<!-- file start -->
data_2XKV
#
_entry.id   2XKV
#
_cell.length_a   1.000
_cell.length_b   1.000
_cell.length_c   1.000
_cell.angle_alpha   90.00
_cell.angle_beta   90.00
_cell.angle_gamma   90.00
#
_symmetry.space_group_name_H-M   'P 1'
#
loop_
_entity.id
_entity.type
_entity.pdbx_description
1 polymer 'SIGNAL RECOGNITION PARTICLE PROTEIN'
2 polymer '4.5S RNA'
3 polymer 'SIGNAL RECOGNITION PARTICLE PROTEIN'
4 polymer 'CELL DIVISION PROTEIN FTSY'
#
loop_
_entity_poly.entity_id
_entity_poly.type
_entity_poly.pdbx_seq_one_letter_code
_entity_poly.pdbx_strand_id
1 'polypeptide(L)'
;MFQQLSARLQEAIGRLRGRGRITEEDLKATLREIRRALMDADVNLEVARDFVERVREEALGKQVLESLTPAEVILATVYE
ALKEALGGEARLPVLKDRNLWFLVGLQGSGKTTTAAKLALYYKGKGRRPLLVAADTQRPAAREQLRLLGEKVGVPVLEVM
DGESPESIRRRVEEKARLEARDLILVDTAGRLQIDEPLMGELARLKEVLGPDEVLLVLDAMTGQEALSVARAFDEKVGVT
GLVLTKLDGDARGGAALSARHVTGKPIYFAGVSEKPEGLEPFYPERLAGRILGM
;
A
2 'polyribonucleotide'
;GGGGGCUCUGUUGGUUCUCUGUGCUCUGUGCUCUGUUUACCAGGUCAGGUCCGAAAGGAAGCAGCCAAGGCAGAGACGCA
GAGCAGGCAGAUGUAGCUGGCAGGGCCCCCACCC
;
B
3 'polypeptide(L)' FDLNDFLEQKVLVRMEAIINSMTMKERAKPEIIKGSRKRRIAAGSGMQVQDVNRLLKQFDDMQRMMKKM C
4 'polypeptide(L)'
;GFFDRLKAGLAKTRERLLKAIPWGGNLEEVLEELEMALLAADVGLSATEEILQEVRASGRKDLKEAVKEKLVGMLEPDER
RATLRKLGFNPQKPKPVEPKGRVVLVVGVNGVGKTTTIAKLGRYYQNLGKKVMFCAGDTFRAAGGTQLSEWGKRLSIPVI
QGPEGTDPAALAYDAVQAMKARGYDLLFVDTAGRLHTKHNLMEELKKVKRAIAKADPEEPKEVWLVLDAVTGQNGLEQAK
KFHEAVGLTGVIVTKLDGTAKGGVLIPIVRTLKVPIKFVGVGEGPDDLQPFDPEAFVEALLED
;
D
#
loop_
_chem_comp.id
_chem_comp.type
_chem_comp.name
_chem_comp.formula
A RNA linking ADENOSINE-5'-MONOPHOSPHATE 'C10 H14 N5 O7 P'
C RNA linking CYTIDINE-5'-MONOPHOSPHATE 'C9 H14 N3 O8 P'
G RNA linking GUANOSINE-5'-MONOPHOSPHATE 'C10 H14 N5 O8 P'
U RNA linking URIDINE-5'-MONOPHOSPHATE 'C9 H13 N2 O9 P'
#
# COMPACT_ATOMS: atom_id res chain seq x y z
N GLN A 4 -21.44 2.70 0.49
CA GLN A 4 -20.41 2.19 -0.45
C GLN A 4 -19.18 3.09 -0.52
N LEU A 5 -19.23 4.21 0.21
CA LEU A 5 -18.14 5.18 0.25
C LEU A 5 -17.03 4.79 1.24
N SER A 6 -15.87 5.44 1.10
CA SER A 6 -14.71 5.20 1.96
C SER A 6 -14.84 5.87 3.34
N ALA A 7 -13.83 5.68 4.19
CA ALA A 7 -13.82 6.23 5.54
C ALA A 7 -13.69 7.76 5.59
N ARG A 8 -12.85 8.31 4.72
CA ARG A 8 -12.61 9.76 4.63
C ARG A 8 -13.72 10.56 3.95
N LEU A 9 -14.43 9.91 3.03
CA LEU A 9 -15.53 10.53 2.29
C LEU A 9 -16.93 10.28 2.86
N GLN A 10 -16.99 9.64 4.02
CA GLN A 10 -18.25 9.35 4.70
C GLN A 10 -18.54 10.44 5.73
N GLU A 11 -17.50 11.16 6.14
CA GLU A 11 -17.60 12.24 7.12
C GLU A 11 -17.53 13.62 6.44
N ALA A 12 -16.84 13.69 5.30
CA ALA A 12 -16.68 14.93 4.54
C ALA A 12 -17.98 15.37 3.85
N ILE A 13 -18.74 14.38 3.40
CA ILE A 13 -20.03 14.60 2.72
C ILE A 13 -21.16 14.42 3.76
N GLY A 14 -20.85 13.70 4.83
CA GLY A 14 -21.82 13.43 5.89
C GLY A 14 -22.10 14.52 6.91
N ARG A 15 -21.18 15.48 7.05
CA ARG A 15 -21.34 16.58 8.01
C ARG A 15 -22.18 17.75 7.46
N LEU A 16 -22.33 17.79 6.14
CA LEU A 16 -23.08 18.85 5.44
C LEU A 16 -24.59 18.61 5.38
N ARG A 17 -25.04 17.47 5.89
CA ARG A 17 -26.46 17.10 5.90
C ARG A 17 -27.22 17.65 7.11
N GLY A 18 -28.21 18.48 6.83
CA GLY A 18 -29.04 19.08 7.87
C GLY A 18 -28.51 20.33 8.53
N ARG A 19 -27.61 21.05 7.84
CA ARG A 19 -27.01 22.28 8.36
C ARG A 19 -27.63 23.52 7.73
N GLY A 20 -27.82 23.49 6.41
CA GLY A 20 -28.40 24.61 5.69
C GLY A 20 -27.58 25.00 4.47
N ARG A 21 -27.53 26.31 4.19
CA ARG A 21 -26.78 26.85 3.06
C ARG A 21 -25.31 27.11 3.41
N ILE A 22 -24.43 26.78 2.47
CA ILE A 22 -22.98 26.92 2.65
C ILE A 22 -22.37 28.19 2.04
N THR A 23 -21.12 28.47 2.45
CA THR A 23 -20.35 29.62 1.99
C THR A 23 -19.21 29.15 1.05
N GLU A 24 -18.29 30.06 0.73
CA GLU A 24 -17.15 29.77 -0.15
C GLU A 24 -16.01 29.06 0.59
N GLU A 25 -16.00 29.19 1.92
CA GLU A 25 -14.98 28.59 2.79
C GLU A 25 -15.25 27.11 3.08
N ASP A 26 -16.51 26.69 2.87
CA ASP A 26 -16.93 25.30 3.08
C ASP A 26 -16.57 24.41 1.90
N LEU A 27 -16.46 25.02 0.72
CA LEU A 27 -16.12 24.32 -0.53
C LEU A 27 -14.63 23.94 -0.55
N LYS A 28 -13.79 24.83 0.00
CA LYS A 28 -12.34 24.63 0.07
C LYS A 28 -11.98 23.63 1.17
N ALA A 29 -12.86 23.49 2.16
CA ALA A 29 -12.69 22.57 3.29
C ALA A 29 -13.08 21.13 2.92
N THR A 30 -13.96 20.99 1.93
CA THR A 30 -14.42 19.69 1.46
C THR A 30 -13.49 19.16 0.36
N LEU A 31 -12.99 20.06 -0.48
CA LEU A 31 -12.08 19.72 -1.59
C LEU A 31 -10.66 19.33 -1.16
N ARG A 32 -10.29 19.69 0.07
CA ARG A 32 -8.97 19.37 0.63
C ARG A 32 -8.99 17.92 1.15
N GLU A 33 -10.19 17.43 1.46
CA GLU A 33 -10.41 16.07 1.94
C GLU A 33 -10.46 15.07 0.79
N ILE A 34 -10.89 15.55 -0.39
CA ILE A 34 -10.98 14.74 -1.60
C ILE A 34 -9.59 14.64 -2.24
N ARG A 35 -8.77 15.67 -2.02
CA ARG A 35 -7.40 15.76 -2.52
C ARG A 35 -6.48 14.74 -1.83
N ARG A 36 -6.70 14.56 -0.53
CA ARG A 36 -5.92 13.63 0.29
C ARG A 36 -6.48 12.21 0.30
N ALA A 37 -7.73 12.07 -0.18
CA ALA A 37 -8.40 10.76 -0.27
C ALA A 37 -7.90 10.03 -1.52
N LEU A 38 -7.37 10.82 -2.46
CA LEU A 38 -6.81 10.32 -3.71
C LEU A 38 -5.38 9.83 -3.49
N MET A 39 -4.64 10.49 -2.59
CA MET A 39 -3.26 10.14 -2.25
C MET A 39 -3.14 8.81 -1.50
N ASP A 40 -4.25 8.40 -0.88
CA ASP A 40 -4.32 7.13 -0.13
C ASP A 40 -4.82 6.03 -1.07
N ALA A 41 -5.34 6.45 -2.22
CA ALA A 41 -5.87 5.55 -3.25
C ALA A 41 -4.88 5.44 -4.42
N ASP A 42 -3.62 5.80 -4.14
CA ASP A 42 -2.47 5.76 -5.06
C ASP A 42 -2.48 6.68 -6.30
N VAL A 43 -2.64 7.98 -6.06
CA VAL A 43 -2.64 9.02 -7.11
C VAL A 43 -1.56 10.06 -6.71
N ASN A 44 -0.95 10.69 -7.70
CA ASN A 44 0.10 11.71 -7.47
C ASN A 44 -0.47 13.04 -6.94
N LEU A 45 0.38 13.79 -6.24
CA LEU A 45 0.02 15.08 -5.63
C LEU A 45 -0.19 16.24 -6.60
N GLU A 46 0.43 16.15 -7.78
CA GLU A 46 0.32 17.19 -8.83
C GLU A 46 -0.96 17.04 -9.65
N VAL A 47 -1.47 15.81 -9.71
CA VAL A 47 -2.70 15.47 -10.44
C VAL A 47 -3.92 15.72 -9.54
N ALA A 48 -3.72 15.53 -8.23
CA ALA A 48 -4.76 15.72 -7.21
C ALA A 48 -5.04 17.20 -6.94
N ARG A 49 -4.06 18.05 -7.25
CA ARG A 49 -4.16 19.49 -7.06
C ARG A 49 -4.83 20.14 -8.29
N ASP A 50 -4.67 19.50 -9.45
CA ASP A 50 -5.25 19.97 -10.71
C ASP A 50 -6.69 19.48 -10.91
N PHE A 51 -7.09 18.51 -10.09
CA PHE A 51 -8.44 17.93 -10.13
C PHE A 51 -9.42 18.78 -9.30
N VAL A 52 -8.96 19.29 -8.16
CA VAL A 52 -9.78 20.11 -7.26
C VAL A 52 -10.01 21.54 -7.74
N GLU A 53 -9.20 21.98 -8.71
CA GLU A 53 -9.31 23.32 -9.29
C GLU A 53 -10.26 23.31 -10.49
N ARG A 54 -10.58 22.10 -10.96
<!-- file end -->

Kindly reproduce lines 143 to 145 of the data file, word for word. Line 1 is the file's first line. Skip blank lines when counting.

C LEU A 31 -10.66 19.33 -1.16
N ARG A 32 -10.29 19.69 0.07
CA ARG A 32 -8.97 19.37 0.63